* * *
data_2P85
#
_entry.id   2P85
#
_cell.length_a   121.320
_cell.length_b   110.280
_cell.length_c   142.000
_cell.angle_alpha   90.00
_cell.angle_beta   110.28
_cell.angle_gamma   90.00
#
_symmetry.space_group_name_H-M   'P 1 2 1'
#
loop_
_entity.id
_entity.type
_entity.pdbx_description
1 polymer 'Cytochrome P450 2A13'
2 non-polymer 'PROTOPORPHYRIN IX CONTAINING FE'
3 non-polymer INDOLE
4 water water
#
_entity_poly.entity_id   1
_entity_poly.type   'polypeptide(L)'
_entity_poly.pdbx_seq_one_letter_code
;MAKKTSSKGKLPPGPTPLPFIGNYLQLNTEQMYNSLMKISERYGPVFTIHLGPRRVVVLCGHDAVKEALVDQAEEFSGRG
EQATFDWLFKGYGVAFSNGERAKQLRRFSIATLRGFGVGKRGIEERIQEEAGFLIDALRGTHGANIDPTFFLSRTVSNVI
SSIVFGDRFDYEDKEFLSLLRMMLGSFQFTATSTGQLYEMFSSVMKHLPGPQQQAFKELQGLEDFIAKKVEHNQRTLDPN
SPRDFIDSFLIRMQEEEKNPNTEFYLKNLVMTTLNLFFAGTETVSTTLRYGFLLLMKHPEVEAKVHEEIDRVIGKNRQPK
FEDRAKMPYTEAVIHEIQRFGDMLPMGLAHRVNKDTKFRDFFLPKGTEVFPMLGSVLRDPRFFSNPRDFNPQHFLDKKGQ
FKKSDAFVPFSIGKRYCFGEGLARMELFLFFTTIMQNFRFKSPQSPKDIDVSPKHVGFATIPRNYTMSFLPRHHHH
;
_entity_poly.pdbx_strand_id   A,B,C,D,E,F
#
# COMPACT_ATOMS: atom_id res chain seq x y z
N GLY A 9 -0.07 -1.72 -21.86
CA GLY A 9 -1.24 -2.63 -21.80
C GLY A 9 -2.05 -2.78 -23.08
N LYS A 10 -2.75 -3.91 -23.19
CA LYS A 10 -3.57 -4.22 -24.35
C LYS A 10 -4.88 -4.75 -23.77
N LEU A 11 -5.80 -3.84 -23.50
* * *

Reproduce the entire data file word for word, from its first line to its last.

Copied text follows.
data_2P85
#
_entry.id   2P85
#
_cell.length_a   121.320
_cell.length_b   110.280
_cell.length_c   142.000
_cell.angle_alpha   90.00
_cell.angle_beta   110.28
_cell.angle_gamma   90.00
#
_symmetry.space_group_name_H-M   'P 1 2 1'
#
loop_
_entity.id
_entity.type
_entity.pdbx_description
1 polymer 'Cytochrome P450 2A13'
2 non-polymer 'PROTOPORPHYRIN IX CONTAINING FE'
3 non-polymer INDOLE
4 water water
#
_entity_poly.entity_id   1
_entity_poly.type   'polypeptide(L)'
_entity_poly.pdbx_seq_one_letter_code
;MAKKTSSKGKLPPGPTPLPFIGNYLQLNTEQMYNSLMKISERYGPVFTIHLGPRRVVVLCGHDAVKEALVDQAEEFSGRG
EQATFDWLFKGYGVAFSNGERAKQLRRFSIATLRGFGVGKRGIEERIQEEAGFLIDALRGTHGANIDPTFFLSRTVSNVI
SSIVFGDRFDYEDKEFLSLLRMMLGSFQFTATSTGQLYEMFSSVMKHLPGPQQQAFKELQGLEDFIAKKVEHNQRTLDPN
SPRDFIDSFLIRMQEEEKNPNTEFYLKNLVMTTLNLFFAGTETVSTTLRYGFLLLMKHPEVEAKVHEEIDRVIGKNRQPK
FEDRAKMPYTEAVIHEIQRFGDMLPMGLAHRVNKDTKFRDFFLPKGTEVFPMLGSVLRDPRFFSNPRDFNPQHFLDKKGQ
FKKSDAFVPFSIGKRYCFGEGLARMELFLFFTTIMQNFRFKSPQSPKDIDVSPKHVGFATIPRNYTMSFLPRHHHH
;
_entity_poly.pdbx_strand_id   A,B,C,D,E,F
#
# COMPACT_ATOMS: atom_id res chain seq x y z
N GLY A 9 -0.07 -1.72 -21.86
CA GLY A 9 -1.24 -2.63 -21.80
C GLY A 9 -2.05 -2.78 -23.08
N LYS A 10 -2.75 -3.91 -23.19
CA LYS A 10 -3.57 -4.22 -24.35
C LYS A 10 -4.88 -4.75 -23.77
N LEU A 11 -5.80 -3.84 -23.50